Sunday, November 16, 2008
In America when that question is evoked one immediately thinks of the Christian Right. I would like to propose however that the way the right - in other words, they way my church - has gone about this has been in a way that reflects the opposite values of the kingdom of God. Let me interject that I in many ways agree with the positions themselves, but what I object to, and see a profoundly un-Christ-like is how we go about pursuing those goals. For example I am pro-life, but I seriously question whether the pro-life movement has a reputation of grace and Christ-like love.
So what I would like to unpack is what the values of the kingdom of God are, and how they can be applied to political life. One way that Jesus defines the kingdom of God is in contrast to the "kingdom of Satan," or in John's terminology, in contrast to the "world". By 'world' here John means 'worldliness'. In other words, a system of values which Walter Wink calls the "domination system". This world system is run though force and dominance. The strong rise to the top, the weak lose. It's law of justice is the rule of quid pro quo - you get what you have coming to you. In stark contrast to this Jesus says that his kingdom is "not from this world" system. If it were a world-values-based kingdom Jesus continues - he would have used military might (a legion of angels) to attack the Romans. But the kingdom of God does not come to us by force, but comes in weakness and humility. The 'first' are made last, and the last first. The poor are blessed. Its law of justice is a redeeming justice that seeks to heal and mend. The true leader "will be the servant of all."
Throughout history many people have tried to adopt a "two kingdoms" approach to this, saying that while they acknowledge that the kingdom of God is the right way to go, it is unrealistic. In the "real world" things work differently, and if you want to move in the real political world you need to use manipulation, power, wealth, and force to survive and win in that world. Others have seen this world of dog-eat-dog dominance as so evil that they have concluded that it is simply not possible for a Christian to be involved in politics at all. I would like to propose here a third option - that we should be involved in every part of our society, that we should have a role in how our country and society is shaped and not simply abandon it, reducing faith to a private affair. But to do so we will need to find a way of being in politics that can be "in the world, but not of it". One of the models for this comes from the Anabaptist response to our prison system which involved introducing restorative justice. That's a practical example of how a completely new, deeply Christian paradigm can engage and reform the existing system. I've blogged a bit about this HERE.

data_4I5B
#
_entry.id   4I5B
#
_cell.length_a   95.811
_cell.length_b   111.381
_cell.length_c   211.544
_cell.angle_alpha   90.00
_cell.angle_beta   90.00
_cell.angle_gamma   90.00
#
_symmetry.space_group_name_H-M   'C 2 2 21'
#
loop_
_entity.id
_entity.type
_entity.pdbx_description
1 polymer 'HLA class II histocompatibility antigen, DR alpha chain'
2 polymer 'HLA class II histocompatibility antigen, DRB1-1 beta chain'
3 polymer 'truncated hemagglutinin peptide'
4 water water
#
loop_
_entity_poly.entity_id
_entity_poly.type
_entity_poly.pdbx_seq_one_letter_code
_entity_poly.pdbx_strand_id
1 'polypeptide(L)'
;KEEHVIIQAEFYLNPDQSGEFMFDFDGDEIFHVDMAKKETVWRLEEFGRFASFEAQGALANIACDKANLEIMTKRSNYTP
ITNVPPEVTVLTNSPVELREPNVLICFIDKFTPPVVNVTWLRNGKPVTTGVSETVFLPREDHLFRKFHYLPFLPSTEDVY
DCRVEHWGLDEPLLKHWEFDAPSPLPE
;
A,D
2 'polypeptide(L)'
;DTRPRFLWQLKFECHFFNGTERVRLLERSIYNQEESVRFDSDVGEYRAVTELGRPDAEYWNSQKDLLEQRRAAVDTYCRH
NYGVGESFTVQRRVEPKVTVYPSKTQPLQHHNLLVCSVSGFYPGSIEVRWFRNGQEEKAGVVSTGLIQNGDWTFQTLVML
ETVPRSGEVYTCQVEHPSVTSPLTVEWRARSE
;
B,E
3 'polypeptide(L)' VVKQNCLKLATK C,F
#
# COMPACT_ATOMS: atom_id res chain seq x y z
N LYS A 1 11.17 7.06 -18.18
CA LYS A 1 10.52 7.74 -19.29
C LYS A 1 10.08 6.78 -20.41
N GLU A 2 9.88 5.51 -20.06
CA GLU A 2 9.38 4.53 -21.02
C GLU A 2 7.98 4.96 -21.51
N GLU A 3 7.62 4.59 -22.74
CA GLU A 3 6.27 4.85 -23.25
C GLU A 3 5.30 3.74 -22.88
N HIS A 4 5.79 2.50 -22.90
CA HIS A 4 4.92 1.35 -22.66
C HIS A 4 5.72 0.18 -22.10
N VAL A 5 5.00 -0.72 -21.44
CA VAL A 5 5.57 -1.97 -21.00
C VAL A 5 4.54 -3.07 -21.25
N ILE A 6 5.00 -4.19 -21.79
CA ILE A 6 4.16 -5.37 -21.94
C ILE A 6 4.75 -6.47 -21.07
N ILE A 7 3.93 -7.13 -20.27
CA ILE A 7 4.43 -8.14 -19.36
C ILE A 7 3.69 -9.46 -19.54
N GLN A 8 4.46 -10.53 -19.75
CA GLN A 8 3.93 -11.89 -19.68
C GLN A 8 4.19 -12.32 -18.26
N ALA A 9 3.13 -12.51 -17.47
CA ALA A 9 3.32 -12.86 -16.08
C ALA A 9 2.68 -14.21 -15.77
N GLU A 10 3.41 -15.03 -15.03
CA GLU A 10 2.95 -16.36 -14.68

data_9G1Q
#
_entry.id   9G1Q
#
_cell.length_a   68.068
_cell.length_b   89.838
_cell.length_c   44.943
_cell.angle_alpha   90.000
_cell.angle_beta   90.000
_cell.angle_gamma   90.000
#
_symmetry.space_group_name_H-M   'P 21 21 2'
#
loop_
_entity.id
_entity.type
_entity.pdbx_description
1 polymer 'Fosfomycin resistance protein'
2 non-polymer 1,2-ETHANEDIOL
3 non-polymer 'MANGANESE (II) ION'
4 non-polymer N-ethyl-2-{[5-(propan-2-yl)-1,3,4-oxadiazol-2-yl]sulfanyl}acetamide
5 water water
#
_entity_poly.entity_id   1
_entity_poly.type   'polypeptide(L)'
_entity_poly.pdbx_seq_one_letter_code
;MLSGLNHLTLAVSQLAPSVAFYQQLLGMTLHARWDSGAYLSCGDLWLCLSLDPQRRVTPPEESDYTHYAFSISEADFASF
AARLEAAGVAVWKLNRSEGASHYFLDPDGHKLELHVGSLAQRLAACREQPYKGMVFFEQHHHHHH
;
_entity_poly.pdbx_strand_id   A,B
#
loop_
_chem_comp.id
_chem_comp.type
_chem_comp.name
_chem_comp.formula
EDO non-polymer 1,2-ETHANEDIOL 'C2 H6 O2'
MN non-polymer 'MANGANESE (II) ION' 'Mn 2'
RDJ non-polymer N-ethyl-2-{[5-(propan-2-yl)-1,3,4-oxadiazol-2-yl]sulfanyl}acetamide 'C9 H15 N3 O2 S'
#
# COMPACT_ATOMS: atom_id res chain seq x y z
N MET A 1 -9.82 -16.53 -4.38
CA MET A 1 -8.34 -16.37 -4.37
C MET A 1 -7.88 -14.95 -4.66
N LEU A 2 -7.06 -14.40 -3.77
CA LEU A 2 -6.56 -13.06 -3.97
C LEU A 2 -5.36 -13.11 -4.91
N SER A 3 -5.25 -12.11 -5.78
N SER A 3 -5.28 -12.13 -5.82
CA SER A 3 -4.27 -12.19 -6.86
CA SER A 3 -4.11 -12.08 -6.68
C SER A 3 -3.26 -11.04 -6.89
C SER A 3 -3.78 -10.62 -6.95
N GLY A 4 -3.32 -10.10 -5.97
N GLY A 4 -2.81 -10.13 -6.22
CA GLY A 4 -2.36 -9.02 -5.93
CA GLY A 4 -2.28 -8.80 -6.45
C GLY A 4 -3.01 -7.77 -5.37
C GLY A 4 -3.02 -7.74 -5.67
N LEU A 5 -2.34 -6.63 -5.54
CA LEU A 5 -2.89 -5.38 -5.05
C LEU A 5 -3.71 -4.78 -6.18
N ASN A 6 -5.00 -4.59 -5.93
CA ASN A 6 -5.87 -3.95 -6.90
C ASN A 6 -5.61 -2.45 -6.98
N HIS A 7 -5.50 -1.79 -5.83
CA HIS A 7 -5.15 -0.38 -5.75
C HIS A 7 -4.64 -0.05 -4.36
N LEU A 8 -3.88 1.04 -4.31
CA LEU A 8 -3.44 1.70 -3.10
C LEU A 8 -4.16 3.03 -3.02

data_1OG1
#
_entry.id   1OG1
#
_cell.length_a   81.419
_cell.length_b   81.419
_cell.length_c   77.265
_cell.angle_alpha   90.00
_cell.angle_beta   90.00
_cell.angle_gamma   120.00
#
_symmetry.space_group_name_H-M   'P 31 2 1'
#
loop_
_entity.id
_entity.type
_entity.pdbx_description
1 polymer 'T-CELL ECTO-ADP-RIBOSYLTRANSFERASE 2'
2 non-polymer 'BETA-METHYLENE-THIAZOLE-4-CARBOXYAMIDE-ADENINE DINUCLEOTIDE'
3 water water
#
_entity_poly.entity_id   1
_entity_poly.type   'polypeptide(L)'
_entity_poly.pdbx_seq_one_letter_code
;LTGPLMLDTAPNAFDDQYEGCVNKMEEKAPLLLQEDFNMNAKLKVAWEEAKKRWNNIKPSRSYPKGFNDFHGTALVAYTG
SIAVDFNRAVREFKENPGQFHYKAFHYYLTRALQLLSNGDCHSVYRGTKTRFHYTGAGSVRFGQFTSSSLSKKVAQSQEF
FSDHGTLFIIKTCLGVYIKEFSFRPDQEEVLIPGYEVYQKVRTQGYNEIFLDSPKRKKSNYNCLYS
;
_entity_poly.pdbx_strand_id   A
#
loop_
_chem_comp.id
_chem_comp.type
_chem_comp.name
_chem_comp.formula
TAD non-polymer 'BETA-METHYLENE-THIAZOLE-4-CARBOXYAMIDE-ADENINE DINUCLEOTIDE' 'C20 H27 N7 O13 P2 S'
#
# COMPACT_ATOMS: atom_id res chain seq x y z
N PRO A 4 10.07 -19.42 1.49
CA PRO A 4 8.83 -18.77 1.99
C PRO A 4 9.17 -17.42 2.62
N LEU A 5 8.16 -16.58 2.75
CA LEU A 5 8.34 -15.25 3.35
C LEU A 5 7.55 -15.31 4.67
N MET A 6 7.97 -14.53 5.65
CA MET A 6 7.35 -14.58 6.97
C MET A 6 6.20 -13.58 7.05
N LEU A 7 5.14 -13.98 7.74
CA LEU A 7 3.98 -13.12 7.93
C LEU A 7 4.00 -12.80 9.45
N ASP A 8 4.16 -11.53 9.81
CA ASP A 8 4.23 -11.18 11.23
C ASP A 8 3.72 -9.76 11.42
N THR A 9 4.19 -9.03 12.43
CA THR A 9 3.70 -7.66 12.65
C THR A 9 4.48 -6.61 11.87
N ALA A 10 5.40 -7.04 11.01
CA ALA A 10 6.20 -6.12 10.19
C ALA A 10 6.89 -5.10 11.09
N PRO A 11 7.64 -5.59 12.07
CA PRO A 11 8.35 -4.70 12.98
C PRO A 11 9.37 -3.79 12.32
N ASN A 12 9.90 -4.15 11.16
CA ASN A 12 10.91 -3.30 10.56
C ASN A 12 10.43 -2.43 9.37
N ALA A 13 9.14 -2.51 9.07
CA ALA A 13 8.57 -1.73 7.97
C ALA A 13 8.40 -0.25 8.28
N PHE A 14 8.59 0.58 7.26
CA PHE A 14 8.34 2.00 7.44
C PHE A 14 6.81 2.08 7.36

For example a Christian would have to reject the dirty political campaigning that seeks to manipulate voters through fear, and instead appeal to the good in us, to serve, to engage, to believe and hope and work to make our country a more just place. It would need to be one that does not polarize people into 'us versus them', but seeks to reconcile both our divisions at home, and our divisions abroad. It would have to be a politics that has its focus on compassion, rather than on law. It would need to be a politics that is accountable, transparent, and honest with its citizens. It would need to be a politics that acknowledges our human penchant towards sin and pride and which is therefore open to hearing from the other side, rather than one that seeks to have absolute control, trumping the Constitution, the Congress, and the courts. It would have to be one that can see its errors and learn, rather than one that insists that it is beyond error. As if learning and adapting were a sign of weakness.
The issue here is not about specific policies. We might disagree on the best way to address poverty for example. But I think where we can agree is that the way that (neo) conservative politics has conducted itself, both in its governing and its campaigning, has been in a way that is diametrically opposed to the values of Christ and his kingdom. And what's more, the conservative church has uncritically aligned themselves with this new Constantinianism. So much so that for me to critique it virtually disqualifies me from being a conservative, even though many of the positions I hold are conservative both morally and theologically.
I think the church's tunnel vision here stems from a deeper issue. We cannot recognize this worldly behavior in a politician because we can't even recognize it in a pastor. I've gone to churches where the pastor was extremely arrogant, prideful, and judgmental. Even though there is, biblically speaking, no sin that is confronted more harshly by both Jesus and Paul than religious pride and judgmentalism, this pastor was not seen as someone with a profound sin problem, but as a "powerful preacher". Until we truly value Christ-like servant leadership in church, we will not as a church be able to instill those kingdom values in those people in our congregation who will go into politics, nor for that matter will we be able to disciple those who will become the future CEO's of our world in what it looks like to do that as Jesus would, and on and on. The values of the kingdom are not simply about being for or against something, it is a way of being in the world which is characterized by grace.